Thursday, October 11, 2018

Quite so


This XKCD cartoon caught my eye.




Go to the original to read the mouseover text.

I've never understood why horror films exist at all.  When one's seen enough real-life horror, the movie imitation thereof is merely a reminder of things one would much rather forget - in fact, which one would much rather never have seen at all.

Comedy horror, on the other hand, is a horse of a different color.  Who can forget "Love At First Bite"?





And then there's the famous thread on The Firing Line, started by our own Lawdog, titled "Lines I'd like to hear in a horror movie someday".  It's as funny today as when I first saw it.  If you haven't read it yet, you're in for a treat.




Peter

11 comments:

Rob said...

I suspect the films are made by people who have not experienced real life horror & lived thru it...

LindaG said...

I have never understood it, either. My idea of horror movies ended with Bela Lugosi, Lon Chaney and Boris Karloff.

PaulB said...

I don't know, Peter, there are a lot of different types of horror fiction. Like science fiction or fantasy, it's a broad genre. Someone (like me) who enjoys John Carpenter's "The Thing" might strongly dislike "Jason" or your stereotypical slasher-type movie (or vice versa).

As H.P. Lovecraft pointed out in his essay, "Supernatural Horror in Literature," there's the visceral fear that people get from, say, seeing blood and guts, and then there's the very different sort of discomfort/tension that comes from, for instance, confronting the scale of the physical world in relation to man, or the possibility of some terrible and inexorable event or force destroying the human world. We group fiction involving both these discomfiting scenarios under the title of Horror, but I think that people might seek them out for very different reasons. Of course, one often finds them mixed, where one is used to heighten the other.

For what it's worth, I also suspect that aficionados of the more "blood 'n guts" sort of horror do so because the safe, fictional violence is thrilling, and that they'd probably not find it so had they much personal experience of terrible events. Then again, I'm not sure a moralizing tone is really justified; consider:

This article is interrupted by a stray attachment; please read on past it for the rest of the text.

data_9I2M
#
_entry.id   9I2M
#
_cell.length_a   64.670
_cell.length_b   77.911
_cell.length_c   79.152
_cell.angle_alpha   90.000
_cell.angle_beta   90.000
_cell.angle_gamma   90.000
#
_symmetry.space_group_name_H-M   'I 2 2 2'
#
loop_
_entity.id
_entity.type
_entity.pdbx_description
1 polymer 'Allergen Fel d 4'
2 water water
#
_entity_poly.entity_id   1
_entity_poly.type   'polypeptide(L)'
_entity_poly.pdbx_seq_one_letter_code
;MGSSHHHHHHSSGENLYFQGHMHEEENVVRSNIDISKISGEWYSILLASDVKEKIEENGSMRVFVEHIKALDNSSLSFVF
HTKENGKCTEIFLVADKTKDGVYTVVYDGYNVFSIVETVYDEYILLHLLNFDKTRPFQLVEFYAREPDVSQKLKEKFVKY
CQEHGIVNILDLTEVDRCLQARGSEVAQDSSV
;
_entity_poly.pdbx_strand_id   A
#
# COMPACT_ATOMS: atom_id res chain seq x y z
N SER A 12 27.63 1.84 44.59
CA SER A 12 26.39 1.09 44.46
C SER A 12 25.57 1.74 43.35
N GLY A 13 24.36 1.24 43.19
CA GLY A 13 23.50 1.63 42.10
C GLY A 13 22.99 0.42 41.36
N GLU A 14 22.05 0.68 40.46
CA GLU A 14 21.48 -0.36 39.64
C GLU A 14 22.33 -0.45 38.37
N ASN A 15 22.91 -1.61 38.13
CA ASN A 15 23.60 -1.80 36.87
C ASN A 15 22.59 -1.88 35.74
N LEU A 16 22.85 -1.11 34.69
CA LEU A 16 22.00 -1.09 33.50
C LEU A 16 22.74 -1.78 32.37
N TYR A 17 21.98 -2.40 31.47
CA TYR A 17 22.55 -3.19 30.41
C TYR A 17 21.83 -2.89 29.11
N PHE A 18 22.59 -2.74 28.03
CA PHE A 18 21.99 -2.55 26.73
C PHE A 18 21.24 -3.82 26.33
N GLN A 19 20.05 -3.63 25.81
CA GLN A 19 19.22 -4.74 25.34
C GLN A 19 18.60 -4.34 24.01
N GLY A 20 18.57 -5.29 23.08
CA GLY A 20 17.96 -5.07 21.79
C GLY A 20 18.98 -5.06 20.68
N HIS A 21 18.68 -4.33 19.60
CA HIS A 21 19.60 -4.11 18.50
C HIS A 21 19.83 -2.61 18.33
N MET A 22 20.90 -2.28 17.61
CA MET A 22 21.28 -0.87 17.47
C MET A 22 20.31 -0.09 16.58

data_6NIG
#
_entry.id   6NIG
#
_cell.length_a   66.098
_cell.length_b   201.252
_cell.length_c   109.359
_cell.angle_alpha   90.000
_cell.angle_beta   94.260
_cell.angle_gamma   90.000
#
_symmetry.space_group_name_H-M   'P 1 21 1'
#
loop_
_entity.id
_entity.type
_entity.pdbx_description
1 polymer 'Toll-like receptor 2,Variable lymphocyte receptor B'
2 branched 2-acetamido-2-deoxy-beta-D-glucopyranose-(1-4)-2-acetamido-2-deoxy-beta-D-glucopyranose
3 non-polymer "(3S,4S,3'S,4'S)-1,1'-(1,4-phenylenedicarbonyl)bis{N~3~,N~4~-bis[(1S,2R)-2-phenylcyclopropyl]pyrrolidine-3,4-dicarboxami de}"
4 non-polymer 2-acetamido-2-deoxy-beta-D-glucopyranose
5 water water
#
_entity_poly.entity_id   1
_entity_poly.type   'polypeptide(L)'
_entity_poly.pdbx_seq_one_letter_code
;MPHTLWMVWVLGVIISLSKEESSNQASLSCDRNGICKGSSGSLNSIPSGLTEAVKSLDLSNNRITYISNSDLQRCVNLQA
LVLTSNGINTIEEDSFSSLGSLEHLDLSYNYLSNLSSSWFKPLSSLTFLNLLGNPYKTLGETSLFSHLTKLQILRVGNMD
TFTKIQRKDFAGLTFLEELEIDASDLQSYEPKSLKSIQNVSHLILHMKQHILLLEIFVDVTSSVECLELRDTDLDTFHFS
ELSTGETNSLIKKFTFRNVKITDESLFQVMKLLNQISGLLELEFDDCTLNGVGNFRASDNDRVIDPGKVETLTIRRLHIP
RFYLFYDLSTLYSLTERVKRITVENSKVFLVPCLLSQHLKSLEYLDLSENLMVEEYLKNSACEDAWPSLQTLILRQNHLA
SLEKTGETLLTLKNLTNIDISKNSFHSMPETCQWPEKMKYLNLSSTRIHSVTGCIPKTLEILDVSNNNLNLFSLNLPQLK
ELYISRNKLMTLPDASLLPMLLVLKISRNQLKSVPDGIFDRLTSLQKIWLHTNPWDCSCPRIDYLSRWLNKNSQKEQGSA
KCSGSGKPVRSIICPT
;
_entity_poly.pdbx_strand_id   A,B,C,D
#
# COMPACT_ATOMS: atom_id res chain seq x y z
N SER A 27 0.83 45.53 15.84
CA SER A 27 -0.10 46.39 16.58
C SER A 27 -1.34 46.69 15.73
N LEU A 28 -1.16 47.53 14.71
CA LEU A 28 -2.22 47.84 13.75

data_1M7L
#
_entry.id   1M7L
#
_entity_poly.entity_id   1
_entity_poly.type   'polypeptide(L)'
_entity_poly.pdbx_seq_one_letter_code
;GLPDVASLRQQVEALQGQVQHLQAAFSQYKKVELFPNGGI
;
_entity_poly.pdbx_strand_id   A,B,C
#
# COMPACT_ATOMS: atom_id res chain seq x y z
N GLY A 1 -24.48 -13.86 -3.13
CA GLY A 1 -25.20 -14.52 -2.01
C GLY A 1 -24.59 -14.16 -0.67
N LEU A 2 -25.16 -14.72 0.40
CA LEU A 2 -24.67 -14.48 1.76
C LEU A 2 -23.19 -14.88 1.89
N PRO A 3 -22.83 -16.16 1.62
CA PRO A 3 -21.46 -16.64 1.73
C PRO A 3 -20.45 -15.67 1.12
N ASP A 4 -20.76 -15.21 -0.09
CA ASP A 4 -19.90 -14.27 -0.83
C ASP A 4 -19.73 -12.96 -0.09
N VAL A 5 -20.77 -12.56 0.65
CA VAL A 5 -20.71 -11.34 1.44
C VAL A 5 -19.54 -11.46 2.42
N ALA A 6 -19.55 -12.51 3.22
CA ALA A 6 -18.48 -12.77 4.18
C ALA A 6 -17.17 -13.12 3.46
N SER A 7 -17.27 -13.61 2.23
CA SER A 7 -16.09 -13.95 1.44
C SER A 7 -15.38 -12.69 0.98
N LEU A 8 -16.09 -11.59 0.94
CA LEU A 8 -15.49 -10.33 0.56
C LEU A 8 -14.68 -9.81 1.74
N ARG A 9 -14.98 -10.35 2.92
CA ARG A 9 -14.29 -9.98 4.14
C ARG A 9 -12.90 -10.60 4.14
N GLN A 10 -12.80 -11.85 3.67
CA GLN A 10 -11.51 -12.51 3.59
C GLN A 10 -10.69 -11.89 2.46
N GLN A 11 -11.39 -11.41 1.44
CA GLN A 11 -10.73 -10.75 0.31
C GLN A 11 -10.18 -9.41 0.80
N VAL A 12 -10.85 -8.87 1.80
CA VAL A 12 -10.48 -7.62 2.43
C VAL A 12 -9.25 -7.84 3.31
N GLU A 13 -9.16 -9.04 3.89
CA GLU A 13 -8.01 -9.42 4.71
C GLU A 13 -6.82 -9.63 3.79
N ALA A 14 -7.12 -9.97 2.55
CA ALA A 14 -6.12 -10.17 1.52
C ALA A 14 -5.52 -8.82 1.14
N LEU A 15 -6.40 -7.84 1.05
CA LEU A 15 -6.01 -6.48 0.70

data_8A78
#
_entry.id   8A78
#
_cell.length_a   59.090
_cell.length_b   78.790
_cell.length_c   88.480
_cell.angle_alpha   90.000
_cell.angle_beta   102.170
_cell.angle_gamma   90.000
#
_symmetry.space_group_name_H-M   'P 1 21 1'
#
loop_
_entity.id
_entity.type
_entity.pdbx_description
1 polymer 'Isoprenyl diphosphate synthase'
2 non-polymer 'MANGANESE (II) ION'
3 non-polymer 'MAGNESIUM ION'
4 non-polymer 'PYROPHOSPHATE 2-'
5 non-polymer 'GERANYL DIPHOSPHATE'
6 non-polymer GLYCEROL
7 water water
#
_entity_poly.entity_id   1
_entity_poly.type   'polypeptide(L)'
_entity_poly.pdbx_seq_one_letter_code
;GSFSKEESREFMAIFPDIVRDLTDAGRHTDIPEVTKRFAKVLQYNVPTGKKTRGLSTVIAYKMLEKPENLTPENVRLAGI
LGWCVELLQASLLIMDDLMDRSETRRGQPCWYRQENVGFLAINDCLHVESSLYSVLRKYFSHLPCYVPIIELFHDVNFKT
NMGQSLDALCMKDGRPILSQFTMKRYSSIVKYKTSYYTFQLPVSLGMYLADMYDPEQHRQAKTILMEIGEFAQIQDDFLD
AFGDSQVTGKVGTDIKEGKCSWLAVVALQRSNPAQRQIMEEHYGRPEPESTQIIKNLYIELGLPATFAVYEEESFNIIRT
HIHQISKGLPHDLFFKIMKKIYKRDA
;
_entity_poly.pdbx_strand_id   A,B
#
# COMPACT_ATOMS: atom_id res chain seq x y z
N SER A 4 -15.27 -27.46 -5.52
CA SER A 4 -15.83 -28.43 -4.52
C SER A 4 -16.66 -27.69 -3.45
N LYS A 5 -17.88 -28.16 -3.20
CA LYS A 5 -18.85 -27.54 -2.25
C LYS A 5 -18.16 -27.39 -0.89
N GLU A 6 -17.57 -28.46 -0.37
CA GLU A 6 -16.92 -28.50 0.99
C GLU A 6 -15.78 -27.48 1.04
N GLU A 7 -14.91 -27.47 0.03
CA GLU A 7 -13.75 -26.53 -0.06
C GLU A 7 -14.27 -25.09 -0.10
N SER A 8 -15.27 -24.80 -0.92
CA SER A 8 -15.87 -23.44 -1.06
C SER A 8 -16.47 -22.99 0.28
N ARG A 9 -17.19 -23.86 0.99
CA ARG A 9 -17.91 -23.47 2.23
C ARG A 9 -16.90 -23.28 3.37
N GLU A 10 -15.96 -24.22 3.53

"I've never understood why [roller coasters] exist at all. When one's [been in an out-of-control airplane], the [theme park] imitation thereof is merely a reminder of things one would much rather forget."

LindaG said...

I've never been in a plane crash, or a roller coaster. No sense of thrill, I guess. :)

waepnedmann said...

"I've never understood why horror films exist at all."
^
This! A thousand times this!
But, I, also have no desire to go to Disneyland.
It beyond my comprehension why someone would stand in line for hours to "enjoy" a faux experience.
Go out and DO stuff.
I once went to a convention and stayed at the Disneyland Hotel.
Did I go to Disneyland?
No.
A group of us charted a dive boat and went lobster diving off of the Channel Islands.
Disneyland? Puleeze.
Risk something.
Live!

C. S. P. Schofield said...

I understand why people watch horror films like the old Universal monsters; the monster dies in the end. I DON'T understand why people watch horror movies where there is no escape.

As for the classic Lawdog list; I wanna add this riff on one of the other posts;

"So, Freddy Kruger is IN MY dream, huh?

And all he brought was those stupid finger knives?

But it's still MY dream, right?"

*snickt*

Scott M. said...

Most of what gets lumped into 'horror' I don't care for either, with two exceptions:

1) The Lovecraftian-type tale mentioned by PaulB, at least if it takes a more subtle and 'existential horror' bent as in 'The Colour Out Of Space'.

2) Ghost stories where the ghost isn't just there to scare the bejeebers out of people or crawl out of their TV, but instead is trying to right a past wrong.

Too much blood-n-guts stuff just makes me queasy, not horrified.

 Ashley said...

I have to disagree with the general consensus on the basis that I'm not into prescribing what people can like or dislike. So, while I generally don't seek out horror stories there area. few that I enjoy reading or watching; for example John Carpenter's The Thing is a great story.

I suppose what I'm saying is that whether one like horror is a matter of taste. I have friends who don't like Heinlein's Starship Troopers. The world is big enough to encompass most tastes.

Mad Jack said...

Stolen from Dr. Rob at Lines I'd like to hear in a horror movie someday... by LawDog:

Two girls in the house with a stalker outside... "Does your dad have a gun?"

Girl 1: Does your dad have a gun?

Girl 2: A gun?! No!!! My dad would never have a gun in the house!

Girl 1: When they get home, tell your dad he's stupid.

Girl 2: What?!

Girl 1: You heard me. I didn't mumble. My mom taught me to shoot when I was six, and my dad gave me my first rifle when I was nine. These days I carry two. My Glock forty, which I am pro-feshnal 'nuff to handle, unlike Lee Paige, and my S&W lemon squeezer in .38 special. I'd give you the back up, but you'd likely shoot me in the back instead of the serial killer who thinks we don't hear him sneaking up the stairs. Stay behind me and maybe you'll learn something.

Girl 2: What?!

Girl 1: I said, you have termites in your head. You on the stairs! Drop that chef's knife and suck the carpet or I'll blow your nuts off!

LindaG said...

Bwahahahaha! Love it!

alo 89 said...

If you like comedy horror you might want to take a look at "Tucker and Dale vs Evil." Hilarious and co-stars Alan Tudyk from "Firefly".